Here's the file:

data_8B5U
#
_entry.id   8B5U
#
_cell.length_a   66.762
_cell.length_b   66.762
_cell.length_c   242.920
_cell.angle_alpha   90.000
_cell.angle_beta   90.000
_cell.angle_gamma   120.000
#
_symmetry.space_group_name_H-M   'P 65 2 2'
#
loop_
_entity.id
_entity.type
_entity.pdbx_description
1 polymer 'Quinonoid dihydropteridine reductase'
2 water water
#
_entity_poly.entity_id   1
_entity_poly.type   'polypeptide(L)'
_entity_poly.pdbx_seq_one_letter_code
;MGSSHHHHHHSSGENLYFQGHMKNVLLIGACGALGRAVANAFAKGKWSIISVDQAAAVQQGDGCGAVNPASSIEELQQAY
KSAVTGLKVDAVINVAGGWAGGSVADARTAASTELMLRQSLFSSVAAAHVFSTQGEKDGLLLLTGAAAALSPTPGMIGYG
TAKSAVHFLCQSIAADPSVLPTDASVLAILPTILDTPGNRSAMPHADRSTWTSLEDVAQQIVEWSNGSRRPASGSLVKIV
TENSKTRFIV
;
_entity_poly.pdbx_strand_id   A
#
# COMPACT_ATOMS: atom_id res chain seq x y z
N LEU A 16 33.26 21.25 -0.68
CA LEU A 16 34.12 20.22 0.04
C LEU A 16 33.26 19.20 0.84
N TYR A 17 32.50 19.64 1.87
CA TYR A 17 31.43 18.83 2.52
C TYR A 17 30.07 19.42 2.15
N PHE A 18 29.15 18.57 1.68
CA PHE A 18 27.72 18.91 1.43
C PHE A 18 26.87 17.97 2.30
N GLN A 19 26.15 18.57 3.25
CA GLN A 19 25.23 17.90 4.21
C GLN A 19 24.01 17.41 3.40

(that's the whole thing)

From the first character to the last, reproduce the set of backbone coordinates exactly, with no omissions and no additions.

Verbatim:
data_8B5U
#
_entry.id   8B5U
#
_cell.length_a   66.762
_cell.length_b   66.762
_cell.length_c   242.920
_cell.angle_alpha   90.000
_cell.angle_beta   90.000
_cell.angle_gamma   120.000
#
_symmetry.space_group_name_H-M   'P 65 2 2'
#
loop_
_entity.id
_entity.type
_entity.pdbx_description
1 polymer 'Quinonoid dihydropteridine reductase'
2 water water
#
_entity_poly.entity_id   1
_entity_poly.type   'polypeptide(L)'
_entity_poly.pdbx_seq_one_letter_code
;MGSSHHHHHHSSGENLYFQGHMKNVLLIGACGALGRAVANAFAKGKWSIISVDQAAAVQQGDGCGAVNPASSIEELQQAY
KSAVTGLKVDAVINVAGGWAGGSVADARTAASTELMLRQSLFSSVAAAHVFSTQGEKDGLLLLTGAAAALSPTPGMIGYG
TAKSAVHFLCQSIAADPSVLPTDASVLAILPTILDTPGNRSAMPHADRSTWTSLEDVAQQIVEWSNGSRRPASGSLVKIV
TENSKTRFIV
;
_entity_poly.pdbx_strand_id   A
#
# COMPACT_ATOMS: atom_id res chain seq x y z
N LEU A 16 33.26 21.25 -0.68
CA LEU A 16 34.12 20.22 0.04
C LEU A 16 33.26 19.20 0.84
N TYR A 17 32.50 19.64 1.87
CA TYR A 17 31.43 18.83 2.52
C TYR A 17 30.07 19.42 2.15
N PHE A 18 29.15 18.57 1.68
CA PHE A 18 27.72 18.91 1.43
C PHE A 18 26.87 17.97 2.30
N GLN A 19 26.15 18.57 3.25
CA GLN A 19 25.23 17.90 4.21
C GLN A 19 24.01 17.41 3.40